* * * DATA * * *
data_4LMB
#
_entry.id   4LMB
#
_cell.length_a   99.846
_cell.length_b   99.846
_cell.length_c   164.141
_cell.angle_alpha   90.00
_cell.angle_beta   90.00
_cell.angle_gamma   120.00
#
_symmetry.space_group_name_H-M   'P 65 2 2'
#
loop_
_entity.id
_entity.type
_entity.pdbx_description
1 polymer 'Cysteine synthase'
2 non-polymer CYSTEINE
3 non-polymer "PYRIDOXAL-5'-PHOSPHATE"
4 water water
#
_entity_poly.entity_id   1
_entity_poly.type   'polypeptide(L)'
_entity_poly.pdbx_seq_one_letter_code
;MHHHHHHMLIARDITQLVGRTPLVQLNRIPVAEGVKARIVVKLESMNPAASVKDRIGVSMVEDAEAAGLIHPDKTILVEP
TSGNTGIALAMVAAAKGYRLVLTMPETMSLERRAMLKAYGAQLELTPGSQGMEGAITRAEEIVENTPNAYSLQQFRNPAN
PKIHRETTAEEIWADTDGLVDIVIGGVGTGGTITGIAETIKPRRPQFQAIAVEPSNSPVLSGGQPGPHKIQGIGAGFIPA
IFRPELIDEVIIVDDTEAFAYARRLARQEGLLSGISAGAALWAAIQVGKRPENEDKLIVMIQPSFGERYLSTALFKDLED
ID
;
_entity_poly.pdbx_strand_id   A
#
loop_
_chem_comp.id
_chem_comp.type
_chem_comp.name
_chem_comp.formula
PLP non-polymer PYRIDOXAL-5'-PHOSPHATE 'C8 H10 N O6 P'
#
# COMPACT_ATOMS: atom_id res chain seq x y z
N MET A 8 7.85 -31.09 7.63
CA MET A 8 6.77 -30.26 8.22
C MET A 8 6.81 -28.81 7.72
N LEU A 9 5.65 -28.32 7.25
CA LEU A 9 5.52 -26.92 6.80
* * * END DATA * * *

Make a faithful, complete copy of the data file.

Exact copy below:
data_4LMB
#
_entry.id   4LMB
#
_cell.length_a   99.846
_cell.length_b   99.846
_cell.length_c   164.141
_cell.angle_alpha   90.00
_cell.angle_beta   90.00
_cell.angle_gamma   120.00
#
_symmetry.space_group_name_H-M   'P 65 2 2'
#
loop_
_entity.id
_entity.type
_entity.pdbx_description
1 polymer 'Cysteine synthase'
2 non-polymer CYSTEINE
3 non-polymer "PYRIDOXAL-5'-PHOSPHATE"
4 water water
#
_entity_poly.entity_id   1
_entity_poly.type   'polypeptide(L)'
_entity_poly.pdbx_seq_one_letter_code
;MHHHHHHMLIARDITQLVGRTPLVQLNRIPVAEGVKARIVVKLESMNPAASVKDRIGVSMVEDAEAAGLIHPDKTILVEP
TSGNTGIALAMVAAAKGYRLVLTMPETMSLERRAMLKAYGAQLELTPGSQGMEGAITRAEEIVENTPNAYSLQQFRNPAN
PKIHRETTAEEIWADTDGLVDIVIGGVGTGGTITGIAETIKPRRPQFQAIAVEPSNSPVLSGGQPGPHKIQGIGAGFIPA
IFRPELIDEVIIVDDTEAFAYARRLARQEGLLSGISAGAALWAAIQVGKRPENEDKLIVMIQPSFGERYLSTALFKDLED
ID
;
_entity_poly.pdbx_strand_id   A
#
loop_
_chem_comp.id
_chem_comp.type
_chem_comp.name
_chem_comp.formula
PLP non-polymer PYRIDOXAL-5'-PHOSPHATE 'C8 H10 N O6 P'
#
# COMPACT_ATOMS: atom_id res chain seq x y z
N MET A 8 7.85 -31.09 7.63
CA MET A 8 6.77 -30.26 8.22
C MET A 8 6.81 -28.81 7.72
N LEU A 9 5.65 -28.32 7.25
CA LEU A 9 5.52 -26.92 6.80